I would submit that while the meaning is not so different, the goal of leadership often is.  For example, in a for-profit setting, the goal is the financial success of the company.  Sure, there are other intermediate goals and purposes.  But when you get down to brass tacks, it’s about the money.  The leaders expend their energy leading employees and influencing prospective customers in an effort to make a profit.  In politics, the goal may be the establishment of a political agenda.  Leaders attempt to influence voters to support their particular brand of government.  Just look at most election cycles.  Not that pandering is the same as actual leadership, but I digress…

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Is Your Nonprofit Repelling Donors?

Giving to CharityEvery nonprofit in existence needs money.  Your ability to pay the bills depends upon it, not to speak of your ability to accomplish your mission.  But do you really understand what it takes to be attractive to donors?  Is your organization truly fundable?  Or, have you inadvertently created an atmosphere that repels givers?

In this week’s article, we are going to explore key elements of fundability by looking at three areas of concern:  mission, structure and behavior.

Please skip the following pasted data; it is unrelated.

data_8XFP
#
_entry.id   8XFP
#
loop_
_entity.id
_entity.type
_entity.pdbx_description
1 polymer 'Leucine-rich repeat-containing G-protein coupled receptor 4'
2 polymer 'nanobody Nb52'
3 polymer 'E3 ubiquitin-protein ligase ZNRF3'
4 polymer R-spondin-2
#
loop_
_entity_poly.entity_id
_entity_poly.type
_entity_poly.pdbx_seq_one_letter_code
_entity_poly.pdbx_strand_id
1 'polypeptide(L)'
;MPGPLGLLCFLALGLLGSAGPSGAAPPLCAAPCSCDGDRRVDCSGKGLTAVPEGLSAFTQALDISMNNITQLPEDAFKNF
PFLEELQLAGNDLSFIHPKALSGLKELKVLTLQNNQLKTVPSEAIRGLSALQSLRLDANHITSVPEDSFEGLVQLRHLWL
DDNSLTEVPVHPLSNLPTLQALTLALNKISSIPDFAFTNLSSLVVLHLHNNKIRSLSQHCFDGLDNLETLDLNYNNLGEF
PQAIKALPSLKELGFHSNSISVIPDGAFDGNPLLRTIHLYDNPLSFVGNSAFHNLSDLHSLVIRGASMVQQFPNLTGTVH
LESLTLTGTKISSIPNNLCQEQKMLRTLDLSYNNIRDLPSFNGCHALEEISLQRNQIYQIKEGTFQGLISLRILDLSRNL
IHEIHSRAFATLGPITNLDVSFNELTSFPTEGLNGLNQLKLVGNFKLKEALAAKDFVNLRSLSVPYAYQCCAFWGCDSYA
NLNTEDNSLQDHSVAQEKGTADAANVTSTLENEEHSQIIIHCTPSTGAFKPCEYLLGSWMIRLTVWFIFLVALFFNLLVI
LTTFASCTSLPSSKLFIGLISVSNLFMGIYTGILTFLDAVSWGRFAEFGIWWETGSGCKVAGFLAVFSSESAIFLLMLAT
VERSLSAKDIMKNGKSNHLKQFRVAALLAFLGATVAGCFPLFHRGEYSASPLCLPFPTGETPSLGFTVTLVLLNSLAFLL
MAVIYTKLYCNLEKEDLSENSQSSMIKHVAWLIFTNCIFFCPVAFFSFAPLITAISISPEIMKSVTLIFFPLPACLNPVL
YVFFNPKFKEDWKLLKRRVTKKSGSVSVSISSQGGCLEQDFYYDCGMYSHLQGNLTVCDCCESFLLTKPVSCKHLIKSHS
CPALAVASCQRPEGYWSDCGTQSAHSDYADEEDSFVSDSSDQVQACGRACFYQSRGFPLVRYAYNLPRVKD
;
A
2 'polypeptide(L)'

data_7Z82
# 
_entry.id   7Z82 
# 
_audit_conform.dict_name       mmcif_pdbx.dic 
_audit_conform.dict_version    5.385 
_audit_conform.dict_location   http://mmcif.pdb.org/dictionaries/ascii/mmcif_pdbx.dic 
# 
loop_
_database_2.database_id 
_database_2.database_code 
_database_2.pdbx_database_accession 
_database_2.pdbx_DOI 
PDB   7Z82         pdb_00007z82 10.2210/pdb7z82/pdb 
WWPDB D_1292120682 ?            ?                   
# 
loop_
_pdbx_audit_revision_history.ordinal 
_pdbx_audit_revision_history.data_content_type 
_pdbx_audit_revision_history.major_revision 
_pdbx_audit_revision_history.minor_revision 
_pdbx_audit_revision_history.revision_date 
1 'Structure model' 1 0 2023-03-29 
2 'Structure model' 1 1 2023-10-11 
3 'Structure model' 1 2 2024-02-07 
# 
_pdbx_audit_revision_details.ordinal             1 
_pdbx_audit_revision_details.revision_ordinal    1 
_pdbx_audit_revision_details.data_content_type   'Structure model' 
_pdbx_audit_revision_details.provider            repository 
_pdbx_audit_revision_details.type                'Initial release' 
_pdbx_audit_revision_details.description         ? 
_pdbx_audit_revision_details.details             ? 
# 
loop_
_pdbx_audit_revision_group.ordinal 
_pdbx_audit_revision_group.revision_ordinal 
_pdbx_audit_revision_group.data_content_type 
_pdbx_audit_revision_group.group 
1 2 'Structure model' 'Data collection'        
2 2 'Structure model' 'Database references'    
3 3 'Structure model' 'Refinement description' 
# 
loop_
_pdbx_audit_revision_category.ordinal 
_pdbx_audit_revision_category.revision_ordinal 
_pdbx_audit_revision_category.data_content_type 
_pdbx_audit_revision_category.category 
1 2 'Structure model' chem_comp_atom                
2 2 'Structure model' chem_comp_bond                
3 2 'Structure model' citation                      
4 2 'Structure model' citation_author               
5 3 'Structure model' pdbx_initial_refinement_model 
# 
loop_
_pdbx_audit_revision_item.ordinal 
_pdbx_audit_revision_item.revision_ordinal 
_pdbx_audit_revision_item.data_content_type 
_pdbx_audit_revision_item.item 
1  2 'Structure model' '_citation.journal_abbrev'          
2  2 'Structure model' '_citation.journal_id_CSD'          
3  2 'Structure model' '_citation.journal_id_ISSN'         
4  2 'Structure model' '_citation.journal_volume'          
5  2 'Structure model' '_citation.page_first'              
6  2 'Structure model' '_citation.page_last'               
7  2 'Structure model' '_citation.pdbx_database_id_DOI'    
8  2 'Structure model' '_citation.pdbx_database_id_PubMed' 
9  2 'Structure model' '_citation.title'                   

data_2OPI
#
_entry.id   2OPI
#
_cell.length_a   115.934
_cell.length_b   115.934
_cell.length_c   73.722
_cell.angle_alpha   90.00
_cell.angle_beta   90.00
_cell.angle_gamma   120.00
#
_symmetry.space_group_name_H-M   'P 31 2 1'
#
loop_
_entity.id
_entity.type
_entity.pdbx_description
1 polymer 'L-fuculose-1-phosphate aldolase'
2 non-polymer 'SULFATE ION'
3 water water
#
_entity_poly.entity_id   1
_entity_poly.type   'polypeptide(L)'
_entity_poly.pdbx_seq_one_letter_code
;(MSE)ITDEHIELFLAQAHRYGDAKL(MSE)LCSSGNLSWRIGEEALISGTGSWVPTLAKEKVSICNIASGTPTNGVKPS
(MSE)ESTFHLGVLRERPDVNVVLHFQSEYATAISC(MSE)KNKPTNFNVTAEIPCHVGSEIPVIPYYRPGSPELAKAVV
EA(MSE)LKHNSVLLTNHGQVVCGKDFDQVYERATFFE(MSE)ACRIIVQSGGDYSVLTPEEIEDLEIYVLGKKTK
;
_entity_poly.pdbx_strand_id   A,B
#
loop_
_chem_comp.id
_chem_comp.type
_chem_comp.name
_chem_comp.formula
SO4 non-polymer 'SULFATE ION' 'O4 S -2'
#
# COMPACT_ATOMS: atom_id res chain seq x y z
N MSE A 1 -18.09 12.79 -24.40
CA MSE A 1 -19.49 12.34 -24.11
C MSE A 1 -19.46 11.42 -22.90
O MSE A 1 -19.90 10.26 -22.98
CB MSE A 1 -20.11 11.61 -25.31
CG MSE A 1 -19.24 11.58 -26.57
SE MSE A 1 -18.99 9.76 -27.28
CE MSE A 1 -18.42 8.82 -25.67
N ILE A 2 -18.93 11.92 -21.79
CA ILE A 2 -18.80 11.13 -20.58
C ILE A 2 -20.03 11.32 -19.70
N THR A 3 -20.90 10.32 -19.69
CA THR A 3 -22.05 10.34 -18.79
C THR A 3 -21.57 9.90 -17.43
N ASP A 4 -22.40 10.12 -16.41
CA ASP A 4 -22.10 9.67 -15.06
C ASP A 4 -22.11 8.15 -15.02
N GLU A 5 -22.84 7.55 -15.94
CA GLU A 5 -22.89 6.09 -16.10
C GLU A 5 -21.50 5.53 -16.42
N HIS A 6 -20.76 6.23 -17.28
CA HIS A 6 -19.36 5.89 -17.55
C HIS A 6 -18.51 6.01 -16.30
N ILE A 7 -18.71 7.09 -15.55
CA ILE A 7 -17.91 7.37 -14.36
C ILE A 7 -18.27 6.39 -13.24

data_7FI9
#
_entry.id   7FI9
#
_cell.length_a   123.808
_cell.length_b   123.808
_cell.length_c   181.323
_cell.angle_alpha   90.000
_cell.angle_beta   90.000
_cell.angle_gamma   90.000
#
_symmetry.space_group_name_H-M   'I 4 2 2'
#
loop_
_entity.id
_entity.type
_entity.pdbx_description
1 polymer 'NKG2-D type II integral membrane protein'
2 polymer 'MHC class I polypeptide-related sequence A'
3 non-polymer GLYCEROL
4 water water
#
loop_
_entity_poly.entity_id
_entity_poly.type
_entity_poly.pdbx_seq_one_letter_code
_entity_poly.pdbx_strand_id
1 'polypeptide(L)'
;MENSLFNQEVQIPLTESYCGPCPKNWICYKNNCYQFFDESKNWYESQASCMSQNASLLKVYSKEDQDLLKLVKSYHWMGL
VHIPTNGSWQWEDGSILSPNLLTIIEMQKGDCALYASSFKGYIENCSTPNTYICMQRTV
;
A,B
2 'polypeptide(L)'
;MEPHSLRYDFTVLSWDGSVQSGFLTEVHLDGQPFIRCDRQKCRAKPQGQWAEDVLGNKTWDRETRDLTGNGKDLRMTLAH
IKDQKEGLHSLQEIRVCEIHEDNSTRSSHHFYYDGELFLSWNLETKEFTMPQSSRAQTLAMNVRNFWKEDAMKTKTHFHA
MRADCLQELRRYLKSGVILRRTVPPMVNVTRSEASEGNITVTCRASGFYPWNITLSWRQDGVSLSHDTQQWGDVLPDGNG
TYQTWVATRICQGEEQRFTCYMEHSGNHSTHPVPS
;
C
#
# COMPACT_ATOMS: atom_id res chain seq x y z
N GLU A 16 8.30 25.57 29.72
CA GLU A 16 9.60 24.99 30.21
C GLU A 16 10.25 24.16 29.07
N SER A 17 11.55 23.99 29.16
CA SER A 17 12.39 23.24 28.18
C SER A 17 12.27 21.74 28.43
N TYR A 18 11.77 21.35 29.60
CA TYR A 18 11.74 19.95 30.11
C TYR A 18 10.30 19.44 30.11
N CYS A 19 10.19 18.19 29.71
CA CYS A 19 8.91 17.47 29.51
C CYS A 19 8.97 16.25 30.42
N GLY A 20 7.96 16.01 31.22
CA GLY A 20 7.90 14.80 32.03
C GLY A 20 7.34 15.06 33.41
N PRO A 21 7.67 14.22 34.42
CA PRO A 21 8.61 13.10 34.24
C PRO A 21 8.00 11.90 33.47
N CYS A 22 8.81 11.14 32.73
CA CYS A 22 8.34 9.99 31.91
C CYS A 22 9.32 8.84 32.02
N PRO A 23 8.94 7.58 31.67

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Common Myths Concerning Nonprofits

Just yesterday, I was interviewing a new student intern candidate in my office.  During the course of our wide ranging discussion, the conversation turned to some of the interesting misconceptions we encounter with clients.  I made the comment that we often feel like the crew of the Discovery Channel show, Mythbusters.  There is a never-ending supply of well-entrenched myths and misconceptions in the nonprofit world…and dispelling them is part of our job!  In this article, let’s take a look at a few of the more common ones.

MYTH: Build it and the grants will come.

FACT: Uh, good luck with that.

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Questions You Must Answer Before Starting a Nonprofit

So…you want to start a nonprofit.  Fantastic!  That puts you in pretty good company.  In any given year, as many as 75,000 applications for 501(c)(3) tax exemption are filed with the IRS.  Less than half survive the process, but there is certainly no lack of interest in doing something charitable.

But what does it really take to start a nonprofit?  What are the non-negotiables that simply must be in place in order to get started with any hope for success?  In this post, we are going to explore 5 essential questions that need answers before you get started on your journey.